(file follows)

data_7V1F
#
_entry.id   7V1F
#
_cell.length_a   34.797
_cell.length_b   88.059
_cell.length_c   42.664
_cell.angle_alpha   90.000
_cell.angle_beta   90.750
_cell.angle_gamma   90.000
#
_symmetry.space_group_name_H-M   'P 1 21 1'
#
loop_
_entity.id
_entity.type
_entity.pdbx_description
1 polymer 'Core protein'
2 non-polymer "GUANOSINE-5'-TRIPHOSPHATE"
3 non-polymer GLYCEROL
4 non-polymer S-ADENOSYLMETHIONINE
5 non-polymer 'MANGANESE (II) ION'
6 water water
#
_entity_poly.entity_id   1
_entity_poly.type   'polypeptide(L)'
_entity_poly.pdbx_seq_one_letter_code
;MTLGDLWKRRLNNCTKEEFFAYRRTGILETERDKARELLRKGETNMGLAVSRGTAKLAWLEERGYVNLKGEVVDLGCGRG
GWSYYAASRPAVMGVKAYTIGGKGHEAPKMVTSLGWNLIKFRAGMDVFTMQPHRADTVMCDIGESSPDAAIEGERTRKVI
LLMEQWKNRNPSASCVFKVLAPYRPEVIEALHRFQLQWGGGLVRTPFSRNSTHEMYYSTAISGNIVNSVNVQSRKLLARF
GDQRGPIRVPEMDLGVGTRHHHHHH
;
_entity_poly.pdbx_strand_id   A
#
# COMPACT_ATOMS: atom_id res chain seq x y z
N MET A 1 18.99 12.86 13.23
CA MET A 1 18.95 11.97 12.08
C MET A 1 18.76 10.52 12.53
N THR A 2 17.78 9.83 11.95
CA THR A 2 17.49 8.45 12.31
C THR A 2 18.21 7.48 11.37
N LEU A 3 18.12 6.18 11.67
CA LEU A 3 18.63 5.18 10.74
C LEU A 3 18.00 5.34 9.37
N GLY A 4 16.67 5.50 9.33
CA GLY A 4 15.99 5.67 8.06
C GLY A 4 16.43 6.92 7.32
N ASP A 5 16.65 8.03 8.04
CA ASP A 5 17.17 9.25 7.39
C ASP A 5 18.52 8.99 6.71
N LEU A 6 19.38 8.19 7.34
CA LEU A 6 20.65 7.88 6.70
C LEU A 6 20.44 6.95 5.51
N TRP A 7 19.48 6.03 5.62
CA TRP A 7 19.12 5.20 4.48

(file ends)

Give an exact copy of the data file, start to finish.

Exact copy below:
data_7V1F
#
_entry.id   7V1F
#
_cell.length_a   34.797
_cell.length_b   88.059
_cell.length_c   42.664
_cell.angle_alpha   90.000
_cell.angle_beta   90.750
_cell.angle_gamma   90.000
#
_symmetry.space_group_name_H-M   'P 1 21 1'
#
loop_
_entity.id
_entity.type
_entity.pdbx_description
1 polymer 'Core protein'
2 non-polymer "GUANOSINE-5'-TRIPHOSPHATE"
3 non-polymer GLYCEROL
4 non-polymer S-ADENOSYLMETHIONINE
5 non-polymer 'MANGANESE (II) ION'
6 water water
#
_entity_poly.entity_id   1
_entity_poly.type   'polypeptide(L)'
_entity_poly.pdbx_seq_one_letter_code
;MTLGDLWKRRLNNCTKEEFFAYRRTGILETERDKARELLRKGETNMGLAVSRGTAKLAWLEERGYVNLKGEVVDLGCGRG
GWSYYAASRPAVMGVKAYTIGGKGHEAPKMVTSLGWNLIKFRAGMDVFTMQPHRADTVMCDIGESSPDAAIEGERTRKVI
LLMEQWKNRNPSASCVFKVLAPYRPEVIEALHRFQLQWGGGLVRTPFSRNSTHEMYYSTAISGNIVNSVNVQSRKLLARF
GDQRGPIRVPEMDLGVGTRHHHHHH
;
_entity_poly.pdbx_strand_id   A
#
# COMPACT_ATOMS: atom_id res chain seq x y z
N MET A 1 18.99 12.86 13.23
CA MET A 1 18.95 11.97 12.08
C MET A 1 18.76 10.52 12.53
N THR A 2 17.78 9.83 11.95
CA THR A 2 17.49 8.45 12.31
C THR A 2 18.21 7.48 11.37
N LEU A 3 18.12 6.18 11.67
CA LEU A 3 18.63 5.18 10.74
C LEU A 3 18.00 5.34 9.37
N GLY A 4 16.67 5.50 9.33
CA GLY A 4 15.99 5.67 8.06
C GLY A 4 16.43 6.92 7.32
N ASP A 5 16.65 8.03 8.04
CA ASP A 5 17.17 9.25 7.39
C ASP A 5 18.52 8.99 6.71
N LEU A 6 19.38 8.19 7.34
CA LEU A 6 20.65 7.88 6.70
C LEU A 6 20.44 6.95 5.51
N TRP A 7 19.48 6.03 5.62
CA TRP A 7 19.12 5.20 4.48